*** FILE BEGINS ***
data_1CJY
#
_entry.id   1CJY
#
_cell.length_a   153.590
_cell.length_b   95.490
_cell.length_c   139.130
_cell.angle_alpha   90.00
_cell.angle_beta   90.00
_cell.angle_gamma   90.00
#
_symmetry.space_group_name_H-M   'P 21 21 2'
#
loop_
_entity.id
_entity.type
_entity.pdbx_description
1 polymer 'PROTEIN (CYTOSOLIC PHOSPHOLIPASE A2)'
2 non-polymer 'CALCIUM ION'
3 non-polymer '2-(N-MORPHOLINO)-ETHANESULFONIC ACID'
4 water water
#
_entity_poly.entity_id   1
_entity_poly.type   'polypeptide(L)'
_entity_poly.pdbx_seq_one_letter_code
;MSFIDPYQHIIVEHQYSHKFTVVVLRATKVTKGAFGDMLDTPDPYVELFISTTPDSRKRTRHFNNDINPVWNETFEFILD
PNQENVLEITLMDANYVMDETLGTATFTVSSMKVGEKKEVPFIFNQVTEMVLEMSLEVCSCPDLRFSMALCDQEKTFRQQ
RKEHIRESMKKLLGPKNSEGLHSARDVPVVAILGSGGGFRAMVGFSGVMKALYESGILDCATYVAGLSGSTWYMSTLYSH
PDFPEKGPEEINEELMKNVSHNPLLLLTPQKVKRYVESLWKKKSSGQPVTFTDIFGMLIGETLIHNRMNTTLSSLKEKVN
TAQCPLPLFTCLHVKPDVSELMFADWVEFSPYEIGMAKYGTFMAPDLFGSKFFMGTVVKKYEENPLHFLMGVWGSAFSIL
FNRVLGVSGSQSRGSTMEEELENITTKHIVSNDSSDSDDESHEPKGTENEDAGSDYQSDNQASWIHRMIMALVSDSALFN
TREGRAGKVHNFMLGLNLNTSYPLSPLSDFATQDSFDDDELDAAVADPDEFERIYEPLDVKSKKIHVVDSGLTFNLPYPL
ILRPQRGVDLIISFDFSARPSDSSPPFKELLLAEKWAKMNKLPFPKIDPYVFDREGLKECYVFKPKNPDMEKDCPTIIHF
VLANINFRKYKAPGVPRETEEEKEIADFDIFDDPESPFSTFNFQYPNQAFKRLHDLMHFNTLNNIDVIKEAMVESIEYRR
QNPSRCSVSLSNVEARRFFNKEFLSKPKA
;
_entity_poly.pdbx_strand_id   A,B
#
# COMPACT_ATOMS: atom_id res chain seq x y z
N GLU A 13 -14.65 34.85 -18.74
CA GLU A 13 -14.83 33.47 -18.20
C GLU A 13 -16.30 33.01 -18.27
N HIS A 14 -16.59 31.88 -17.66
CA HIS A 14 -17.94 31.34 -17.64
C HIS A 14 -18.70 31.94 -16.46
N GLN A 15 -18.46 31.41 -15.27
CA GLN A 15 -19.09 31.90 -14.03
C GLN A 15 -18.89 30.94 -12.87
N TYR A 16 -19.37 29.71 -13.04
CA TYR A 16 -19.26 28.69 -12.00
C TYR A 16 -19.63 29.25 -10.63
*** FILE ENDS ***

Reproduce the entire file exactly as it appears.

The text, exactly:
data_1CJY
#
_entry.id   1CJY
#
_cell.length_a   153.590
_cell.length_b   95.490
_cell.length_c   139.130
_cell.angle_alpha   90.00
_cell.angle_beta   90.00
_cell.angle_gamma   90.00
#
_symmetry.space_group_name_H-M   'P 21 21 2'
#
loop_
_entity.id
_entity.type
_entity.pdbx_description
1 polymer 'PROTEIN (CYTOSOLIC PHOSPHOLIPASE A2)'
2 non-polymer 'CALCIUM ION'
3 non-polymer '2-(N-MORPHOLINO)-ETHANESULFONIC ACID'
4 water water
#
_entity_poly.entity_id   1
_entity_poly.type   'polypeptide(L)'
_entity_poly.pdbx_seq_one_letter_code
;MSFIDPYQHIIVEHQYSHKFTVVVLRATKVTKGAFGDMLDTPDPYVELFISTTPDSRKRTRHFNNDINPVWNETFEFILD
PNQENVLEITLMDANYVMDETLGTATFTVSSMKVGEKKEVPFIFNQVTEMVLEMSLEVCSCPDLRFSMALCDQEKTFRQQ
RKEHIRESMKKLLGPKNSEGLHSARDVPVVAILGSGGGFRAMVGFSGVMKALYESGILDCATYVAGLSGSTWYMSTLYSH
PDFPEKGPEEINEELMKNVSHNPLLLLTPQKVKRYVESLWKKKSSGQPVTFTDIFGMLIGETLIHNRMNTTLSSLKEKVN
TAQCPLPLFTCLHVKPDVSELMFADWVEFSPYEIGMAKYGTFMAPDLFGSKFFMGTVVKKYEENPLHFLMGVWGSAFSIL
FNRVLGVSGSQSRGSTMEEELENITTKHIVSNDSSDSDDESHEPKGTENEDAGSDYQSDNQASWIHRMIMALVSDSALFN
TREGRAGKVHNFMLGLNLNTSYPLSPLSDFATQDSFDDDELDAAVADPDEFERIYEPLDVKSKKIHVVDSGLTFNLPYPL
ILRPQRGVDLIISFDFSARPSDSSPPFKELLLAEKWAKMNKLPFPKIDPYVFDREGLKECYVFKPKNPDMEKDCPTIIHF
VLANINFRKYKAPGVPRETEEEKEIADFDIFDDPESPFSTFNFQYPNQAFKRLHDLMHFNTLNNIDVIKEAMVESIEYRR
QNPSRCSVSLSNVEARRFFNKEFLSKPKA
;
_entity_poly.pdbx_strand_id   A,B
#
# COMPACT_ATOMS: atom_id res chain seq x y z
N GLU A 13 -14.65 34.85 -18.74
CA GLU A 13 -14.83 33.47 -18.20
C GLU A 13 -16.30 33.01 -18.27
N HIS A 14 -16.59 31.88 -17.66
CA HIS A 14 -17.94 31.34 -17.64
C HIS A 14 -18.70 31.94 -16.46
N GLN A 15 -18.46 31.41 -15.27
CA GLN A 15 -19.09 31.90 -14.03
C GLN A 15 -18.89 30.94 -12.87
N TYR A 16 -19.37 29.71 -13.04
CA TYR A 16 -19.26 28.69 -12.00
C TYR A 16 -19.63 29.25 -10.63